It was my turn to teach the sixth graders at youth group last Monday night. To prepare, I braced myself and read over the lesson on the love of God. When it came time to pull the four students aside, I found myself facing a squirrelly bunch. We opened our Bibles to the right passage. They took turns reading. I asked some obvious questions. They wiggled and giggled, distracted by their surroundings, each other, themselves.
I switched tactics. “Let me tell you a story,” I said.
Immediately, they turned to face me, their eyes locked on mine as I launched into a (true) childhood story about a chocolate castle. They sat mesmerized until the very end, even when I drew parallels from my story to the Bible verses we had just read.
The power of story
What is it about the power of story that draws us in? Have you ever noticed that a church congregation collectively snaps to attention when the pastor shares a personal story? Have you ever marveled at Jesus’ ability to distill large and abstract concepts into a short story/parable?
For whatever reason, stories have the ability to inspire us, entertain us, and teach us. They are far more memorable than dry pontificating.
That’s what all stories want. They want to get out, get told, get heard. Otherwise, what’s the point of stories? They want to help little boys go to sleep. They want to help stubborn mamas fall in love with dads. They want to teach people things and make them laugh and cry.Laurie Frankel, from This is How it Always Is
What happened when I immersed myself in story
When I took a two month break from social media over the holidays, I expected to write a lot as a result of my extra free time. I thought that by the end, I would have pages upon pages of meaningful written work to show for my sabbatical. “Look how many books I can write when I’m not on Instagram,” I expected to say.
But quite the opposite happened. I hardly wrote a word. I found that my well of words and ideas had run dry. Instead of reaching for my pen, I reached for a book. At every spare moment, I was reading. I hadn’t realized how thirsty I was until I started drinking. By the end of the two months, I had read ten books. A personal record!
I kept a log of meaningful quotes I read in non-fiction books. I highlighted beautifully crafted sentences in the fiction books I read. I savored every story, chewing on its truth. And when January rolled around, I found that I had words to share again.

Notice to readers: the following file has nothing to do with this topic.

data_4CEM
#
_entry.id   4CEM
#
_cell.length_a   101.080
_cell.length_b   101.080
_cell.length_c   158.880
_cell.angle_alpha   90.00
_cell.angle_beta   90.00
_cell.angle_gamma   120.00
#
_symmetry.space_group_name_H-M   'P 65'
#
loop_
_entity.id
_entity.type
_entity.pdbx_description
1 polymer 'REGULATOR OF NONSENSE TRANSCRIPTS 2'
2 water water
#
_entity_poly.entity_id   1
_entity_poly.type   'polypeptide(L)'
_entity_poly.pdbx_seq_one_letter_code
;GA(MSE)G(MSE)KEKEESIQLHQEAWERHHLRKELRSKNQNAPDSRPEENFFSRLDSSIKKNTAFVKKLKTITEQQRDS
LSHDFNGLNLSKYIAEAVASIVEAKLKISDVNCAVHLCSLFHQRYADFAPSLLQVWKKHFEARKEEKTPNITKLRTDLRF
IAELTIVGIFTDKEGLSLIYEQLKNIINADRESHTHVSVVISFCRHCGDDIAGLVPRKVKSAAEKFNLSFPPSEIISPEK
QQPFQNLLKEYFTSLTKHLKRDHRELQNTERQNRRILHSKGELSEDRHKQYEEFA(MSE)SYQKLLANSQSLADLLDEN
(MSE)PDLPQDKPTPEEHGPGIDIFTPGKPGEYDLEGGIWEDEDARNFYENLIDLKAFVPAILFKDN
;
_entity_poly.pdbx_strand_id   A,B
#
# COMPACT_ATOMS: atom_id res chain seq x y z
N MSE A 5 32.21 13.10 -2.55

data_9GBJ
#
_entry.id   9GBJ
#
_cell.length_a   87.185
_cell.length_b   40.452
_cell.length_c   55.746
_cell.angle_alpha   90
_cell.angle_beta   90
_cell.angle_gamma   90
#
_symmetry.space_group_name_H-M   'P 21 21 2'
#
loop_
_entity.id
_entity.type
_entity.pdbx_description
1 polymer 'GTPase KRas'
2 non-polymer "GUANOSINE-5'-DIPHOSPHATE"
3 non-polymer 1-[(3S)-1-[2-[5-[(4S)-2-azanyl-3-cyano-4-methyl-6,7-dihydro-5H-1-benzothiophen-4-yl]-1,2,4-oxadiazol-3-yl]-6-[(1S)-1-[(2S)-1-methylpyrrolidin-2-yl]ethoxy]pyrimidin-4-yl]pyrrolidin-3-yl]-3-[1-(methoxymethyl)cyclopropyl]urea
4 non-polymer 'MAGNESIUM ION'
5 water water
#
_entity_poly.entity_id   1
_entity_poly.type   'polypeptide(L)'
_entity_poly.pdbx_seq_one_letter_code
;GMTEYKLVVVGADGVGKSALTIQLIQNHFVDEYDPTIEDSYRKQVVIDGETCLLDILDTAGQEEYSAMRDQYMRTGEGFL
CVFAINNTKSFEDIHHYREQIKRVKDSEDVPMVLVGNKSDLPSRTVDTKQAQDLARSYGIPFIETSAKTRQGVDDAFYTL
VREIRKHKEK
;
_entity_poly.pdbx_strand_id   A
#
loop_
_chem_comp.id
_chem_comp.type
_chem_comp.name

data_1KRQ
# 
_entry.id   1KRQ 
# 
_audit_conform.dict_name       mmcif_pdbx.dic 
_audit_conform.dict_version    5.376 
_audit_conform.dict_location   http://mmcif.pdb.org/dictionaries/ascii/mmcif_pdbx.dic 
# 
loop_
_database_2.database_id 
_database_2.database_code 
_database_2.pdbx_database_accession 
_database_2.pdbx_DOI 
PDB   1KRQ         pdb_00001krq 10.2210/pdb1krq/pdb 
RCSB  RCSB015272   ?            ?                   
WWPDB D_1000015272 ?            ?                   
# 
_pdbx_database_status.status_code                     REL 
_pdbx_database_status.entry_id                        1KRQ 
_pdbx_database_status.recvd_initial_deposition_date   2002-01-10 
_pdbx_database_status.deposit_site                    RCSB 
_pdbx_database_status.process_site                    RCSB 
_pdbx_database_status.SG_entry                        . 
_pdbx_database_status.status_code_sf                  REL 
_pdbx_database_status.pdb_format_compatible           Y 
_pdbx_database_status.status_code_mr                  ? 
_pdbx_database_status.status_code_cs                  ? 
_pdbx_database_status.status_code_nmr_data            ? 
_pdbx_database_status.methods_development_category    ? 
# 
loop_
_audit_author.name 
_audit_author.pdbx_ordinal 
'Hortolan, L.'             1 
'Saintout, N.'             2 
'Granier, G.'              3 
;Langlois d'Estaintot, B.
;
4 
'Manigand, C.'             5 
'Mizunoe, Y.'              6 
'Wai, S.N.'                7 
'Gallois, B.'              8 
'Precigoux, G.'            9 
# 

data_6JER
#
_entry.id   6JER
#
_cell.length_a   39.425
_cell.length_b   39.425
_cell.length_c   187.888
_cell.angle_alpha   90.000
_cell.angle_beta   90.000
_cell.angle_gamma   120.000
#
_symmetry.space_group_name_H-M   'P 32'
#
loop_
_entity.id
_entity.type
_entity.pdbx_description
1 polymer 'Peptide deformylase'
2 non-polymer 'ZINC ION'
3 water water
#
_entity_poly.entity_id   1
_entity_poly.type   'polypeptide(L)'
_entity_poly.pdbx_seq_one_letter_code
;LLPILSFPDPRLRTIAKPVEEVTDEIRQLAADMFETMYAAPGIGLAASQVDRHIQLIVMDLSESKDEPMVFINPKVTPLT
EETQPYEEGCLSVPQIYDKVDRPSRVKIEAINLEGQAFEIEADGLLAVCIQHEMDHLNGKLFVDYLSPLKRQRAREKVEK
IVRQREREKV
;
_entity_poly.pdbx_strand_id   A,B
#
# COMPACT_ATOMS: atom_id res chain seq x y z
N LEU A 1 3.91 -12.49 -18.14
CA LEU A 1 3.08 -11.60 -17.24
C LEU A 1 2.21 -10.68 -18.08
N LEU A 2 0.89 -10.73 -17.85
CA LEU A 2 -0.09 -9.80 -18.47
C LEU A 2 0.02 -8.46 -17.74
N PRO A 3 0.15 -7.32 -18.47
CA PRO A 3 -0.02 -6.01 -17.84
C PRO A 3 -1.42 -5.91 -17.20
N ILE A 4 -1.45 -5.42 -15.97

In a recent article from Relevant Magazine, Rick Cummings shared his thoughts on the power of story:
I learned that if I want to learn how to think well, act well, and live well – Christian or not – I should be reading stories. Stories, including and maybe especially fiction, teach us how to live well by opening our eyes to experiences we couldn’t otherwise have.Source
So, how can we leverage the power of story in our lives?
Get lost in a book. Open an e-book instead of a social media app when you find yourself reaching for your phone. Try reading in a different genre. Make a note of what stories stick with you, what themes resonate, what sentences stand out to you. Join a book club (or start one!) and marvel over the deep connections you can make with others by discussing stories.
Teach your children
Share stories from your own life in order to shape theirs. Our seven year old son recently got into some trouble while playing in our neighborhood. What he thought of as a harmless prank resulted in an upset neighbor he had to apologize to. When my husband talked to him about it afterwards, our son was in tears. But then Max told him about the time he played a funny prank in his high school class once by messing with his friend’s computer. As he shared the story about the consequences that ensued and what he learned as a result, our son’s tears dried up. He took comfort in knowing that his dad understood what he was going through.
Our personal stories have the power to guide, comfort, and shape our children in a much more meaningful way than a list of do’s and don’ts.
Share your story with others
Sharing our story with those around us is a way to invite others into our lives, a way to forge connections. Be brave and go first: this is a gift to the other person, paving the way for them to share too.
I remember when a new mom joined our MOPS group. When she shared about the recent loss of her two year old by way of introduction, another mom who’d been coming for a while worked up the courage to say “me too” and shared about the boy she’d lost a few days after birth. These two women formed an instant bond because one mom was brave in telling the hard part of her story. Sharing our stories is an act of hospitality.